Readers comments: January 14, 2022

A thank you letter to the community
Dear editor:
After reading the recent COURIER’s article on local businesses reacting to COVID, I decided to write a thank you letter to the Claremont community. My business, Inland Valley Music Together, will be closing down instead of continuing online learning. Our program has brought music and activities to families with young children for over 20 years and I’m grateful for all the support, fun, laughs and hugs from some wonderful small people (and their parents). A special thanks goes to the families I’ve been involved with and the kind folks at the Claremont United Church of Christ. I’m going to miss my teaching and all of you, but I hope to see you around, maybe dancing in the park, maybe singing in your cars. Thanks and keep on singing.
Lynn Burrows
Former director of Inland Valley Music Together

CUSD school board needs more recognition from the COURIER
Dear editor:
On December 17, the COURIER had an article about returning to in-person meetings by the city council, recognizing Jennifer Stark for the fine work she did as mayor, and reporting her comments and well-deserved standing ovation.
However, there was no such article when the school board returned to in-person meetings at the beginning of September with the hybrid option of allowing online participation via Zoom. There was also no recognition of Nancy Tresser-Osgood and the fine work she did as president of the school board. After Nancy’s standing ovation for her year of service, she shared that she had attended a little over 300 events, meetings, and interactions—a busy year in the life of President Tresser-Osgood.
This inequity in coverage by the COURIER of city council meetings compared to school board meetings, especially since the beginning of the school year last August, has been glaring. A COURIER reporter mentioned their attendance at city council meetings via Zoom and even shared an experience with difficulty hearing the second half of one meeting. Conversely, I have yet to read of a single action taken at a school board meeting or see any COURIER reporter in attendance via Zoom for at least the past half year.
Granted there has been an article on the coronavirus in almost every issue since August, but CUSD is more than COVID.
The COURIER has also provided wonderful profiles of Rahkiah Brown as the new principal at Sumner Danbury and Brittany Sornborger as the new student resource officer, excellent articles about individual schools’ activities, and ongoing sports coverage of school teams. Where the COURIER has dropped the ball (sports pun intended) is reporting on school board issues that affect families and residents districtwide.
The creation of school board trustee areas for upcoming elections is one of the most relevant districtwide/city issues and has not even been mentioned in the COURIER. The school board held public hearings in August, September, and December regarding the “composition of, and criteria for trustee areas prior to drawing of maps” without so much as a word in The COURIER. Yet when the city council was developing its election districts, there were multiple mentions of the process in 2019. The school board will be selecting a map at its January 19 meeting. Residents and stakeholders may still provide their input or submit their own area maps by January 10 at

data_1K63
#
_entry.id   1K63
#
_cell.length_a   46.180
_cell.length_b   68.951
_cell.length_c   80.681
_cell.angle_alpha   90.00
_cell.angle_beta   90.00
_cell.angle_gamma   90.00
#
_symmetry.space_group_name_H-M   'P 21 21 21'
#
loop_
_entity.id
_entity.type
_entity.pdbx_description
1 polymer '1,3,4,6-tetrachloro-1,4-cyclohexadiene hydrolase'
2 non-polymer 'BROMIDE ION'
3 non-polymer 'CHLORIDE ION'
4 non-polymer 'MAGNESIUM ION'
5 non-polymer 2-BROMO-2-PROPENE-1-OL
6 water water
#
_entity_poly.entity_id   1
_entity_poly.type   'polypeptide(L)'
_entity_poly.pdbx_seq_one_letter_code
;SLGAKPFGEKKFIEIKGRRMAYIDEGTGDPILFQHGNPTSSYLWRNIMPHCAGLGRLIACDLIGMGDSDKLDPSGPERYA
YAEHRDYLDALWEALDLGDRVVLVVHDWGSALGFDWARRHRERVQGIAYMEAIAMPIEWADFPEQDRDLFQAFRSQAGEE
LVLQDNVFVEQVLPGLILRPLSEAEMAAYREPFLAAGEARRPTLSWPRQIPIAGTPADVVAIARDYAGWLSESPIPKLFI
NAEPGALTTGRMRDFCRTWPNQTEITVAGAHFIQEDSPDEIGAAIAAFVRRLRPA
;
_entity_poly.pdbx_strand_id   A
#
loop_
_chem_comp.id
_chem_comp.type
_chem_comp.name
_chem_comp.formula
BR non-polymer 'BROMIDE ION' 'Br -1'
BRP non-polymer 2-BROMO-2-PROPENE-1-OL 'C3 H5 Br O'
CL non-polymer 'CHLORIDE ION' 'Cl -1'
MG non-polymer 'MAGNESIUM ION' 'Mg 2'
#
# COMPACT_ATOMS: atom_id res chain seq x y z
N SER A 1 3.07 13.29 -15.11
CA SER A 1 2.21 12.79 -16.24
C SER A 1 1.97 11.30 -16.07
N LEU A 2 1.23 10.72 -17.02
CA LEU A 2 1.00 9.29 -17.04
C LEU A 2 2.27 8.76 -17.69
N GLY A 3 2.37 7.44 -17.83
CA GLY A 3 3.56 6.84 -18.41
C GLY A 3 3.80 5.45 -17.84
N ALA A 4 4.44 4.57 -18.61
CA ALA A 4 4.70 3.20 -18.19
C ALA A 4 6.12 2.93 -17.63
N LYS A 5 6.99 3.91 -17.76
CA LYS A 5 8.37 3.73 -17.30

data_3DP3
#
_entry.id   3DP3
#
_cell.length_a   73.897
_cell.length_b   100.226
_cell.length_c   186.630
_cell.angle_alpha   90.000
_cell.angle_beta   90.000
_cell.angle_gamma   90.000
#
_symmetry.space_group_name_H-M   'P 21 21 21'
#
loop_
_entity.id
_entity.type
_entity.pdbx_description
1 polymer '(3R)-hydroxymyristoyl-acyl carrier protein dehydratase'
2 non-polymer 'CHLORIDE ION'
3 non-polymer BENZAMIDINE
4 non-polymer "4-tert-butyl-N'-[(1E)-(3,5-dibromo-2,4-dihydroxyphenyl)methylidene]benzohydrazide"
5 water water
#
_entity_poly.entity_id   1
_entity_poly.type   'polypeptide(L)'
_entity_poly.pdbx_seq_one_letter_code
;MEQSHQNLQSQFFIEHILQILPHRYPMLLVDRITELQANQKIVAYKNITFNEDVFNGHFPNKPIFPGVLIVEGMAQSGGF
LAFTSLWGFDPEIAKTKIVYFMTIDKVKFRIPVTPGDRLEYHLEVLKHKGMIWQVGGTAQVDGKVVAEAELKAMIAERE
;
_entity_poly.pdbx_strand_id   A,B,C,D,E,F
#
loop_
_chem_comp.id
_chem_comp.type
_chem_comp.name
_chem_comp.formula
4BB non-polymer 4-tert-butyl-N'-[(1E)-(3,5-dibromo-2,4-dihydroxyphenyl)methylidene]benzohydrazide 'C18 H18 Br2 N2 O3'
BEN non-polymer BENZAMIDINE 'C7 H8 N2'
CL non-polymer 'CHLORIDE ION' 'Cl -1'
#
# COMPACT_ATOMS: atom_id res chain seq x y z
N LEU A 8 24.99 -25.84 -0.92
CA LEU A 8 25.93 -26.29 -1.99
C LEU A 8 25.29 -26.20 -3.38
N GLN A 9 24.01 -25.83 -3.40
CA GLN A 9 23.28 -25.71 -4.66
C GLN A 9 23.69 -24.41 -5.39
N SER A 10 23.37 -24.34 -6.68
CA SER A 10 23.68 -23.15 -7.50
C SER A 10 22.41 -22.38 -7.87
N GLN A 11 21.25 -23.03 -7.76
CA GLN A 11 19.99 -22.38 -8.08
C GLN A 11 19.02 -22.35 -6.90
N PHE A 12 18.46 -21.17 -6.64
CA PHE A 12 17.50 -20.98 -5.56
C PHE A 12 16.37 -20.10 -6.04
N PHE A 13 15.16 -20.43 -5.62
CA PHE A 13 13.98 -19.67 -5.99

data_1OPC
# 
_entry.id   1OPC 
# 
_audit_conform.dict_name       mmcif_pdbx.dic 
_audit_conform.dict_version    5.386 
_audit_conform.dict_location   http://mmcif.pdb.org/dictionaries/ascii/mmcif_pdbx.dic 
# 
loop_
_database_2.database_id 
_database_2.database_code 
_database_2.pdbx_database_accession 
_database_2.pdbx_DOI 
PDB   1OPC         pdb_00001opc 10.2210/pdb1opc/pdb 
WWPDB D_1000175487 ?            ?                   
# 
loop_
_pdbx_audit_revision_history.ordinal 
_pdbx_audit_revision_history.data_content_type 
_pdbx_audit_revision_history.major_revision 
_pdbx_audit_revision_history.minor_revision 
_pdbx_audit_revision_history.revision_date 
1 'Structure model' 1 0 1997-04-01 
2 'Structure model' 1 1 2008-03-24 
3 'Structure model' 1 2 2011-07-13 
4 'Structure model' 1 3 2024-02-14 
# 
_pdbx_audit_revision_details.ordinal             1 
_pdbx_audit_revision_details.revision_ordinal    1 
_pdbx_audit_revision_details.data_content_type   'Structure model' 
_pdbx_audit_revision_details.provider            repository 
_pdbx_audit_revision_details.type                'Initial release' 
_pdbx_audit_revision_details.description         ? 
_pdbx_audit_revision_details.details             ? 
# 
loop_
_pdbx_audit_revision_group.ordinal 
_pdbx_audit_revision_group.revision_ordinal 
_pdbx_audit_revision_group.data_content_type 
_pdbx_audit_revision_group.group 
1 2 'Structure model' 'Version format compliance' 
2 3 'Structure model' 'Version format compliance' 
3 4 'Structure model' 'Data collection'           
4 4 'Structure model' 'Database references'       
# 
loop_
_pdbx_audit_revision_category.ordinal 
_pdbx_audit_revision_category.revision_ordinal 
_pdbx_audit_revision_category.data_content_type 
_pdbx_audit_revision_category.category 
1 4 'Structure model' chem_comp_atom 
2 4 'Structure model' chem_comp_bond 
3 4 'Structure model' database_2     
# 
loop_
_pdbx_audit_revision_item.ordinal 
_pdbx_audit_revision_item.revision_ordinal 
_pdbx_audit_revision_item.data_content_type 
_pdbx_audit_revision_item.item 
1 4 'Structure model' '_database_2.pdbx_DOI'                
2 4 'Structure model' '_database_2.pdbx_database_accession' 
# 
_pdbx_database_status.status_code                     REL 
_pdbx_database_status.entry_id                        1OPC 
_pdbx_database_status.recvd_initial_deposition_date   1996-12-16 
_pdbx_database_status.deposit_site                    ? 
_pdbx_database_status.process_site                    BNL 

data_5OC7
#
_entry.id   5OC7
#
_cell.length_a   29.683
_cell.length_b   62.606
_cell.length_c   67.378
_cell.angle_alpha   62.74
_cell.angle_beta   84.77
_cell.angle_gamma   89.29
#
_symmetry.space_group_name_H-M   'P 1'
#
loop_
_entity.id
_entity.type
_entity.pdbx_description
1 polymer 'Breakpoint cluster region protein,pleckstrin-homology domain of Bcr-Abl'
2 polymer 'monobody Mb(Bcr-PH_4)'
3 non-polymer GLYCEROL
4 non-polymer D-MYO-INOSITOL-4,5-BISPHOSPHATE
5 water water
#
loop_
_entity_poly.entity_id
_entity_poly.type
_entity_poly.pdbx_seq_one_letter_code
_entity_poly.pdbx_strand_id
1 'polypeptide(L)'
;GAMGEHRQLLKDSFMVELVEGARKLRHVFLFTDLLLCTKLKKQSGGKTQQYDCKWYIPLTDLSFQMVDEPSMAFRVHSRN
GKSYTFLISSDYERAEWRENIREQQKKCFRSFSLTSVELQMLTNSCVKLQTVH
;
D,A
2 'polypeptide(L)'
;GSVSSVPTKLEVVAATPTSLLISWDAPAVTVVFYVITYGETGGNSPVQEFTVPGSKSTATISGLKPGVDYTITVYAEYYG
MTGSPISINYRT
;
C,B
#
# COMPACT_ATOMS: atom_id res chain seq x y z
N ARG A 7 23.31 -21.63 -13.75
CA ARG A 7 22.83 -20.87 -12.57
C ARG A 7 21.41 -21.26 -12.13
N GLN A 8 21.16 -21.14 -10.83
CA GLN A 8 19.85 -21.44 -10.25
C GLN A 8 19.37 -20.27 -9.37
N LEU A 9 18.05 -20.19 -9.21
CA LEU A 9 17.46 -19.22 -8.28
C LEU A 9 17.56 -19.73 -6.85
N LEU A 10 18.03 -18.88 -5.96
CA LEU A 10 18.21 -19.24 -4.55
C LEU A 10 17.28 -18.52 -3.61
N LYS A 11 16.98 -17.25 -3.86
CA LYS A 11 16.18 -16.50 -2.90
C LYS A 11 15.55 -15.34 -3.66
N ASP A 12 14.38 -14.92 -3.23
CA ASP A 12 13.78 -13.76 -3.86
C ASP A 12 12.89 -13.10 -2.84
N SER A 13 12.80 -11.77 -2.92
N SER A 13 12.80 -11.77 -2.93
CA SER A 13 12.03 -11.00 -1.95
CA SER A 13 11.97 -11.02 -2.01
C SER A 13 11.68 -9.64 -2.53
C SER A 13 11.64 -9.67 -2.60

The COURIER coverage on the sale of the La Puerta property is another item without information from the district or the sale’s impact on the school district. An October 7 article details some of the many adjustments Trumark has made as a result of public feedback and opposition from some nearby homeowners. However the benefits from the sale of this property, the educational facilities, programs and activities that will be funded be the sale were omitted. Information about the liability this property entails (both legal and financial) to the school district also were not included. Yet, the sale of La Puerta has been on school board meeting agendas for August, November, and December.
The district advisory committee on racial equity examined the school resource officer and made many recommendations to the school board at a special meeting on September 14 without any mention by the COURIER of the recommendations or presentation. Meanwhile, the COURIER has been thorough in its coverage of the city council’s discussion of the school resource officer.
Other agendized items such as student mental health, parent and family engagement, and CARES Act funding go unreported.
The most recent issue of the COURIER had yearly wrap-ups on a variety of citywide interests such as the city council but ignored what the District and school board have accomplished. The League of Women Voters has an observer at every school board and city council meeting. The LWV knows Claremont has two governmental bodies that have discussions and make decisions that affect all residents. It is appropriate for the COURIER to provide coverage of both bodies equitably.
Steven Llanusa
President, CUSD Board of Education

Editor’s note: I agree the COURIER can always do more with coverage of important issues in Claremont. But we do not have unlimited resources, and each of our reporters has at least three areas of coverage as part of their beats. What Mr. Llanusa mentions would take another two full-time reporters. And even with the donations, we still are impacted by the serious local news challenges we have talked about for months. Not to mention the pandemic, that clearly is the most important topic for COURIER readers, especially the safety of our students. We do plan to broaden the range of coverage on school news and will do just that in 2022. —PW

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